Seems so long since I last posted — I think this reflects the lack of clear nights to be honest.
Early Feb i was away on business in Melbourne and just a little south at Lorne. Whilst there i managed to take my camera and tripod for a session of imaging. For this trip i also purchased a iOptron Skytracker which i will write about on another day. I found a nice dark spot which only had Antarctica south of me and started to Image.
The first things that comes to mind is that the skytracker requires a polar alignment which in the northern hemisphere is easy but int he South – Oh boy….. It took me about 2 hours to get to this point and ready to start snapping away. After a short while i noticed that the sky was amazingly dark. In the sky about 40 and 30 degrees of sea level were 2 fuzzy patches of light. It had been a little cloudy earlier and I though these were cloud. But when i pointed the camera at the “none moving” patches i was amazed.
The image of the LMC to the left is a combination of 5 x 5 min bus frames at ISO 800. The lens is set to about 200mm zoom. The first thing to say is that i was blown aways by the image and the combination of the sky tracker and also the clarity of the night sky.
After processing the image in PS I was able to enhance the red regions of the LMC a little and bring out the full glory of this object.
Besides this object i was also able to snap 2 other images whilst listening to the sea lap against the shore. I was intrigued by the small patch of light which i could make out dew south almost. The line of the milky way was really prominent in the sky and within this there was a clear patch of either nebulosity or a star cluster.
The view of the milky way itself was amazing. this was the first time i was able to see the Milky way to the ground. The image to the right shows the region of the milky way which was visible to me in the southern sky. The clarity in the dark lanes which are visible in the photo were easily seen with the naked eye as well as the bight nebulosity which is seen in the middle top of the image. I broke out the iphone and started to look up what the nebulous region was. Within this image is a wealth of stars and nebulae. Firstly it is farily easy to see the southern cross which is in the middle left of the image. Moving up from here we move into the eta Carnae region which its nebulae being see clearly at the top middle of the image and also a raft of other clusters which are illuminating the sky like clusters of diamonds.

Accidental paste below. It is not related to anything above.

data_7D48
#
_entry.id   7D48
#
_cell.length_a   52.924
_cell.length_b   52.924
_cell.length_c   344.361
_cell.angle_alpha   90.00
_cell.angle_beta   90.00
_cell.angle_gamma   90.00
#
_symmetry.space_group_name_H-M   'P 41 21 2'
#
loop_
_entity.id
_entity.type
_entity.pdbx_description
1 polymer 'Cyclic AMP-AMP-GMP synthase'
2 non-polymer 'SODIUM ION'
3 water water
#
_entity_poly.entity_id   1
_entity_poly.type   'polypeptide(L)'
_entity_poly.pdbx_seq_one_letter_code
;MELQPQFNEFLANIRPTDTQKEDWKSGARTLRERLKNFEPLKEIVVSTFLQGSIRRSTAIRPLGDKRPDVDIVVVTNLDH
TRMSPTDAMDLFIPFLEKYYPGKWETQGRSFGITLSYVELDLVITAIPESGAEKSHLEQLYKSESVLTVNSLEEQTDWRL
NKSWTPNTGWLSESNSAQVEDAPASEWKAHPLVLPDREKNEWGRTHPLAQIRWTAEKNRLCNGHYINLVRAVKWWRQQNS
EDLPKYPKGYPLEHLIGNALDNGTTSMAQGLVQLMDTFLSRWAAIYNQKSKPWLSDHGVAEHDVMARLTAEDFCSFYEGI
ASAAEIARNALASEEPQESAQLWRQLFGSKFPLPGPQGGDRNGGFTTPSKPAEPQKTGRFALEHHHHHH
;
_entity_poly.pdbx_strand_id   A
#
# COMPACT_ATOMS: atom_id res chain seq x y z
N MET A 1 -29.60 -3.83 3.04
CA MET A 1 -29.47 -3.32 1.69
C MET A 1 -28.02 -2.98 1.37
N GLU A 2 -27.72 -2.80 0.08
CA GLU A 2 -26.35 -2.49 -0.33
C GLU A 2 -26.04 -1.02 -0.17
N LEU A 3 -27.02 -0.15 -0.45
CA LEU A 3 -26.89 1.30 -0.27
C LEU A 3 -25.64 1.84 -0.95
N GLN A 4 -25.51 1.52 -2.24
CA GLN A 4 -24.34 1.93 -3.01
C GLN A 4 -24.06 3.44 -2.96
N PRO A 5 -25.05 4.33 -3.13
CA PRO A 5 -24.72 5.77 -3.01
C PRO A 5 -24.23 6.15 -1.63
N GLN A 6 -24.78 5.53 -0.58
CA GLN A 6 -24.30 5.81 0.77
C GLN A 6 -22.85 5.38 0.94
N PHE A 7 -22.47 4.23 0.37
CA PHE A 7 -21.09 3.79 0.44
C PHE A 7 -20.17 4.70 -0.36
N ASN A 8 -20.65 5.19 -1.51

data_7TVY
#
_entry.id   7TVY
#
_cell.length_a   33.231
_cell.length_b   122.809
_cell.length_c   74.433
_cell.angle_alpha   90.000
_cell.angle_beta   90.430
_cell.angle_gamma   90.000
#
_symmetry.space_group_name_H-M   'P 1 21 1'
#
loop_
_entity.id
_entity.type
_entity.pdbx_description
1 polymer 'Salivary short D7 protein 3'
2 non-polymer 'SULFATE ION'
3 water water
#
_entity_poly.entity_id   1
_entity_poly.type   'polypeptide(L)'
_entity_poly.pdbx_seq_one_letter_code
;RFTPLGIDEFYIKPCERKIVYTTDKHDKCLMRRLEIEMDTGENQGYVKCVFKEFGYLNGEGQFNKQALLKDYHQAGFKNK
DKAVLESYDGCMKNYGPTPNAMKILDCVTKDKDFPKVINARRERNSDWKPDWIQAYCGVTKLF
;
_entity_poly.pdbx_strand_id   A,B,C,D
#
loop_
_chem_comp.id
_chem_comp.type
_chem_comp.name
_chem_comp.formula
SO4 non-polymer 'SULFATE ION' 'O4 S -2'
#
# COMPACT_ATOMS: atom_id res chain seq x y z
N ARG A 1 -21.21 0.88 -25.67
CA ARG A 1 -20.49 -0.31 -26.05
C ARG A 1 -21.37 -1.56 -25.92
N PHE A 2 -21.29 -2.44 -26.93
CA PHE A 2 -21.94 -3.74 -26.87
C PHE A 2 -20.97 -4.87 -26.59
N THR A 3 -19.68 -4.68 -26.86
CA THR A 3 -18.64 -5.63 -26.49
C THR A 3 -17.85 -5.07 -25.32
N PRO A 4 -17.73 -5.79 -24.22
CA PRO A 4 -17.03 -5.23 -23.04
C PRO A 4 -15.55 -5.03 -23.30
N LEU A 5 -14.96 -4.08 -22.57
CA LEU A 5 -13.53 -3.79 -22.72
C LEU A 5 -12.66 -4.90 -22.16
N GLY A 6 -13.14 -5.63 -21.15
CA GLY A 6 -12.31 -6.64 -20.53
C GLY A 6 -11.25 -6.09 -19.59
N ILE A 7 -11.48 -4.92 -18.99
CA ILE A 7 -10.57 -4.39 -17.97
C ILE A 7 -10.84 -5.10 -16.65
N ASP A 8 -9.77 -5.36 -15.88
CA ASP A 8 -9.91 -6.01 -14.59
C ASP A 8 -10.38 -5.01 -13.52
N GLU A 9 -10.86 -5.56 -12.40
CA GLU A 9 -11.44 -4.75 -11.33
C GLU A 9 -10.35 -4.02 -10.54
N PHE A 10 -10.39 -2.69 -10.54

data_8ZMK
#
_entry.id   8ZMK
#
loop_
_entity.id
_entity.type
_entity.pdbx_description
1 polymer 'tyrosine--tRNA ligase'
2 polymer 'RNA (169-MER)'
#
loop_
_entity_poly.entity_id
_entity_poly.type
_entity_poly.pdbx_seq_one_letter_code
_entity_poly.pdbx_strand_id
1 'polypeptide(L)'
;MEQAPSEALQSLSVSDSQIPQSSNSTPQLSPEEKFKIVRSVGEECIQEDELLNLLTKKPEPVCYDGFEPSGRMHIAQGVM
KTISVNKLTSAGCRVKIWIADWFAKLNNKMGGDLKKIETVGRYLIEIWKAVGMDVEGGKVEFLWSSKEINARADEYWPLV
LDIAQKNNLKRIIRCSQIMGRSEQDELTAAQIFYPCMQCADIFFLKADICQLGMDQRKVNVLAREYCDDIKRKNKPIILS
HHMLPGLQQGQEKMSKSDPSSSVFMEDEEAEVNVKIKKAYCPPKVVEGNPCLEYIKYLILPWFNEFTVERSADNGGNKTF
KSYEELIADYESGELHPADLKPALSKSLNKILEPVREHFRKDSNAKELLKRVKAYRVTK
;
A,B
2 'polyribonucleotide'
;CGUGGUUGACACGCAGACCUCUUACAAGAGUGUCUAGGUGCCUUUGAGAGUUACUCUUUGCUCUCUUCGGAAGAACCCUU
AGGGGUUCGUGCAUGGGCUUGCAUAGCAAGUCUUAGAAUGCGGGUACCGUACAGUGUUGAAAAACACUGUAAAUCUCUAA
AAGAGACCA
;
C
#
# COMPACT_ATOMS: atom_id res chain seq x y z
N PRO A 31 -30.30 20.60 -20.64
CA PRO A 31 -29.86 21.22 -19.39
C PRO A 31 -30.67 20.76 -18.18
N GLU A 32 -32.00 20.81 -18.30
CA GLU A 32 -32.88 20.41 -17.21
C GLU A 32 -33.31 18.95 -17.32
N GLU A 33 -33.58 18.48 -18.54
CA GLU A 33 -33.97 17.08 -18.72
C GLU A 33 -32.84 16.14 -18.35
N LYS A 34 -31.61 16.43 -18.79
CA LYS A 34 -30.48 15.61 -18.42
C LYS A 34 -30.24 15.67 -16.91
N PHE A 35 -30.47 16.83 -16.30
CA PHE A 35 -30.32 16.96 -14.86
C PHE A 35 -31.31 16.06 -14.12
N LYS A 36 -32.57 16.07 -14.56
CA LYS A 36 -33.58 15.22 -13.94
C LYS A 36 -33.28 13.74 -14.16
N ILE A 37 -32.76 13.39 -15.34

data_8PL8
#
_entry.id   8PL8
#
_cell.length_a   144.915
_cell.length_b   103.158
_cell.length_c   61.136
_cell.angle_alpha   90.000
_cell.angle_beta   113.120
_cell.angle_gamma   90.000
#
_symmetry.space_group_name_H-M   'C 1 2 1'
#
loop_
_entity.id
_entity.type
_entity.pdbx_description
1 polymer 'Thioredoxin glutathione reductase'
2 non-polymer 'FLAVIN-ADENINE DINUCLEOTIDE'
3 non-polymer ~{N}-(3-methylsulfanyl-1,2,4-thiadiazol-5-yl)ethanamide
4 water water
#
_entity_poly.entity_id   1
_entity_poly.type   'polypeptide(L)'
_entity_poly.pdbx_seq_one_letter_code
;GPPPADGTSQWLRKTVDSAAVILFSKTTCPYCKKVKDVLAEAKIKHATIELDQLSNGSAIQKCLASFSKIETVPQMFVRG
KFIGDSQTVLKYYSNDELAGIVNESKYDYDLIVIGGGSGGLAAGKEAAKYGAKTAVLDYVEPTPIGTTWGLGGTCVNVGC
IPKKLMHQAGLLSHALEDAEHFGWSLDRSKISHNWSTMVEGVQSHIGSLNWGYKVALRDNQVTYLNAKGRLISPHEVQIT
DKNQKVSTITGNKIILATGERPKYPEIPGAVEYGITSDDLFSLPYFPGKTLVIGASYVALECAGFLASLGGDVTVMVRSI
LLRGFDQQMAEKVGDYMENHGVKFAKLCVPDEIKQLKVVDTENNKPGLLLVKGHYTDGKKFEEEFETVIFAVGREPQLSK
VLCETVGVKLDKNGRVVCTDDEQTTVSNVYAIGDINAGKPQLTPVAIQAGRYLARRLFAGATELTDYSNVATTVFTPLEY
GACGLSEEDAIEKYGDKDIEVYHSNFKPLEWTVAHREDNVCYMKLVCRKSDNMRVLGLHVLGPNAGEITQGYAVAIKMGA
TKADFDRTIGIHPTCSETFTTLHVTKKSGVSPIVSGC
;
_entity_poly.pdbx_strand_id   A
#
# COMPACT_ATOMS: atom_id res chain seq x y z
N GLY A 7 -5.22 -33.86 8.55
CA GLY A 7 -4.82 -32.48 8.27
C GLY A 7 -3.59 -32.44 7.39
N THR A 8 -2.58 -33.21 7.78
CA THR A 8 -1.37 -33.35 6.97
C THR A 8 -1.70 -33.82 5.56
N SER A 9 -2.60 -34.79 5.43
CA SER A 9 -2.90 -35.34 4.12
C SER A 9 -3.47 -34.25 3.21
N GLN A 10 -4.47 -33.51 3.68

After the view which was breath taking i aimed the camera which about 200mm Zoom again and started snapping the eta Carnae nebulae (EC Neb) more. the image to the left is a stacked series of 5 minute exposures which show the nebulosity in the region and also the beauty of the sky in this region. below the EC Neb. there is a smaller nebulae which is visible. In this image it is much clearer to see the EC Neb and also the southern Plaedies which are see on the middle right of the image. The cluster on the left of the EC Neb is called Caldwell 91 and is Mag 3.0 in the sky. The nebulae which is in the lower half of the image is probably associated with IC2948.
The images taken were only possible by the use of the skytracker and its great performance. This will dramatically increase the enjoyment again once the main scope is set up it will be out with the tracker….